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Understanding differences within nonconformity

maverick
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Stand-out individuals often capture our attention, especially in the United States. According to a recent University of Georgia study, not all nonconformists are the same. Although on the surface, several "stand-out" individuals may look the same, they are likely different from one another in several important ways.

Across multiple studies, researchers at the University of Georgia have examined stereotypes about two types of nonconformists: and contrarians. Lead author and associate professor of psychology in the Franklin College of Arts and Sciences Brian Haas says that understanding how nonconformists are stereotyped can not only provide insight into how Americans perceive individuality, but also clarify how different types of stand out individuals are treated.

"When people are stereotyped in a box, whether it's a maverick or a contrarian, it's likely to come with a bunch of consequences," Haas said. "By researching this topic using a stereotyping approach, we get a good sense of what those consequences may be."

The United States seems to be a place where nonconformists capture a great deal of society's attention, Haas said. While Americans often celebrate individuality in general, this study shows that Americans tend to think more positively about mavericks than contrarians. The stereotypes likely have consequences in terms of social relationships and , Haas said.

In the first study, participants were asked to provide characteristics and potential jobs for "a person who finds their own way in life and is not influenced by what other people think or do" (a maverick) and "a person who really likes to be different than everybody else" (a contrarian).

Participants associated such as CEO and entrepreneur with mavericks and more creative roles like musician and artist with contrarians. Additionally, mavericks were viewed as more agreeable and competent, and contrarians were seen as more social and neurotic.

"This has relevance into the type of people that others want to hire or have on their team. Do you want somebody who is independent in thought and doesn't think much about what everyone else is doing, or do you want somebody who is super creative in coming up with novel and different ideas?" Haas said, describing mavericks and contrarians, respectively.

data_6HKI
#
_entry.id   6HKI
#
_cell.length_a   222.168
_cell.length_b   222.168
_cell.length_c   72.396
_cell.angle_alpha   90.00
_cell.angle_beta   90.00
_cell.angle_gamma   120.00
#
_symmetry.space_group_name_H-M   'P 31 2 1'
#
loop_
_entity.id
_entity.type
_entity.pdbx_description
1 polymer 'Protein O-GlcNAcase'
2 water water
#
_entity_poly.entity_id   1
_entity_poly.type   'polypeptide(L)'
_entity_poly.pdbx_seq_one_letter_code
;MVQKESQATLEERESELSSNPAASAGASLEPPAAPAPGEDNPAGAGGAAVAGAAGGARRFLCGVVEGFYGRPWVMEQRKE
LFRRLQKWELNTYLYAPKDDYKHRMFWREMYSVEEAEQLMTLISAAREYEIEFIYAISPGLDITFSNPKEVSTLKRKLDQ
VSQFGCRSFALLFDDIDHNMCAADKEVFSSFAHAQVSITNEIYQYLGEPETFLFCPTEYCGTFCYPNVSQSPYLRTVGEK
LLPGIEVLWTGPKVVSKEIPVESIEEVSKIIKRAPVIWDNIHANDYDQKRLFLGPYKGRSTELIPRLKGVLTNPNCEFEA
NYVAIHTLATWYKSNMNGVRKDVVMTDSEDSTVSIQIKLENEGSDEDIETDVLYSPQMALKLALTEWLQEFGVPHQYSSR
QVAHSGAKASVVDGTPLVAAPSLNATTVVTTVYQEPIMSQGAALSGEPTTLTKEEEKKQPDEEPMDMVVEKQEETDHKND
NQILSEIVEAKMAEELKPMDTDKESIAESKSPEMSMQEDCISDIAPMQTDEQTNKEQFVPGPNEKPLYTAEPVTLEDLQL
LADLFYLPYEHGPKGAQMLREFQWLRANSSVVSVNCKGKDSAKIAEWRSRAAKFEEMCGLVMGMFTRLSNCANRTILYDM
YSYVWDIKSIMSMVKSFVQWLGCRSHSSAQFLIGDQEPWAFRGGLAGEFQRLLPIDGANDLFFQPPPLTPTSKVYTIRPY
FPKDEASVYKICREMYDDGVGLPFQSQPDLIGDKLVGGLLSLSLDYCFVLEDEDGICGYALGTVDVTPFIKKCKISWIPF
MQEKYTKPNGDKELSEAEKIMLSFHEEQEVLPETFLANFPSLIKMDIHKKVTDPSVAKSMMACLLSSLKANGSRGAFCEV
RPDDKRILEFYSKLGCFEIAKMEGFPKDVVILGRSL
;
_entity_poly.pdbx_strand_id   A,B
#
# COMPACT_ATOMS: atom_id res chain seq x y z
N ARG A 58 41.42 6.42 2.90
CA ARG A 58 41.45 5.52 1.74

In addition to creativity, contrarians were also thought to be rather high in sociability, Haas said, as it shows that some nonconformists must be very socially aware in order to actively avoid fitting in.

"If somebody really wants to be different, they need to first tune into what everybody's doing," Haas said. "And then they need to calculate how to do the opposite and get noticed doing so. You have to be really, really tuned into what everybody else is doing to develop behavior that's opposite to what everyone else is doing."

Moving forward, Haas hopes this research can act as a stepping stone in comparing conformity and nonconformity across cultures and countries.

"The strength of wanting to conform to others around you differs according to where on earth you are," Haas said. "In the United States, there seems to be a particularly high value associated with standing out from the crowd, and that's not necessarily the case in many other places in the world. So, a logical next step is to study what about nonconformists are like in cultures other than the United States."

More information: Brian W. Haas et al, All You Nonconformists Are (Not) All Alike: Dissociable Social Stereotypes of Mavericks and Contrarians, Personality and Social Psychology Bulletin (2023). DOI: 10.1177/01461672231217630

Citation: Understanding differences within nonconformity (2024, January 30) retrieved 24 July 2024 from https://phys.org/news/2024-01-differences-nonconformity.html
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